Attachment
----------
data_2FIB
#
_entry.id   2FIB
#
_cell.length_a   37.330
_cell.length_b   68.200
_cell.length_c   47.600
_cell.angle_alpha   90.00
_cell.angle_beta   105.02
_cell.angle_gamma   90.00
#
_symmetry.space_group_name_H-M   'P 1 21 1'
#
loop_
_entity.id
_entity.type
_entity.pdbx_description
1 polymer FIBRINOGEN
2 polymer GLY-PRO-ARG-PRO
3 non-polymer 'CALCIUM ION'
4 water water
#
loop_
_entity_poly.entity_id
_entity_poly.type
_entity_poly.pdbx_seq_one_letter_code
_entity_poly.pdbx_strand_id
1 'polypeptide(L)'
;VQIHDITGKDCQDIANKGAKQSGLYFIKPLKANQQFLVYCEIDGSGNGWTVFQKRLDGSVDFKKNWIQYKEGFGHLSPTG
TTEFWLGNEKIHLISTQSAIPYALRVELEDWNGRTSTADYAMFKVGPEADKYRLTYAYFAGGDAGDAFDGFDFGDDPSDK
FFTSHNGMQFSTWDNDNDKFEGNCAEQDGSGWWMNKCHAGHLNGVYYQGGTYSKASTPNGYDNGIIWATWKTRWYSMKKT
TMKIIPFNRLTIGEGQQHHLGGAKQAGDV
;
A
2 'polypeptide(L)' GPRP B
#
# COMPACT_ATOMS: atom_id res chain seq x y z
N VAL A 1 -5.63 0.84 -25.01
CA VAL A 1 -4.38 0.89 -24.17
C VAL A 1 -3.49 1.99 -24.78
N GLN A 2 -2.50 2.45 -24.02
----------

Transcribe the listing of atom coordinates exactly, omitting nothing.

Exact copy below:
data_2FIB
#
_entry.id   2FIB
#
_cell.length_a   37.330
_cell.length_b   68.200
_cell.length_c   47.600
_cell.angle_alpha   90.00
_cell.angle_beta   105.02
_cell.angle_gamma   90.00
#
_symmetry.space_group_name_H-M   'P 1 21 1'
#
loop_
_entity.id
_entity.type
_entity.pdbx_description
1 polymer FIBRINOGEN
2 polymer GLY-PRO-ARG-PRO
3 non-polymer 'CALCIUM ION'
4 water water
#
loop_
_entity_poly.entity_id
_entity_poly.type
_entity_poly.pdbx_seq_one_letter_code
_entity_poly.pdbx_strand_id
1 'polypeptide(L)'
;VQIHDITGKDCQDIANKGAKQSGLYFIKPLKANQQFLVYCEIDGSGNGWTVFQKRLDGSVDFKKNWIQYKEGFGHLSPTG
TTEFWLGNEKIHLISTQSAIPYALRVELEDWNGRTSTADYAMFKVGPEADKYRLTYAYFAGGDAGDAFDGFDFGDDPSDK
FFTSHNGMQFSTWDNDNDKFEGNCAEQDGSGWWMNKCHAGHLNGVYYQGGTYSKASTPNGYDNGIIWATWKTRWYSMKKT
TMKIIPFNRLTIGEGQQHHLGGAKQAGDV
;
A
2 'polypeptide(L)' GPRP B
#
# COMPACT_ATOMS: atom_id res chain seq x y z
N VAL A 1 -5.63 0.84 -25.01
CA VAL A 1 -4.38 0.89 -24.17
C VAL A 1 -3.49 1.99 -24.78
N GLN A 2 -2.50 2.45 -24.02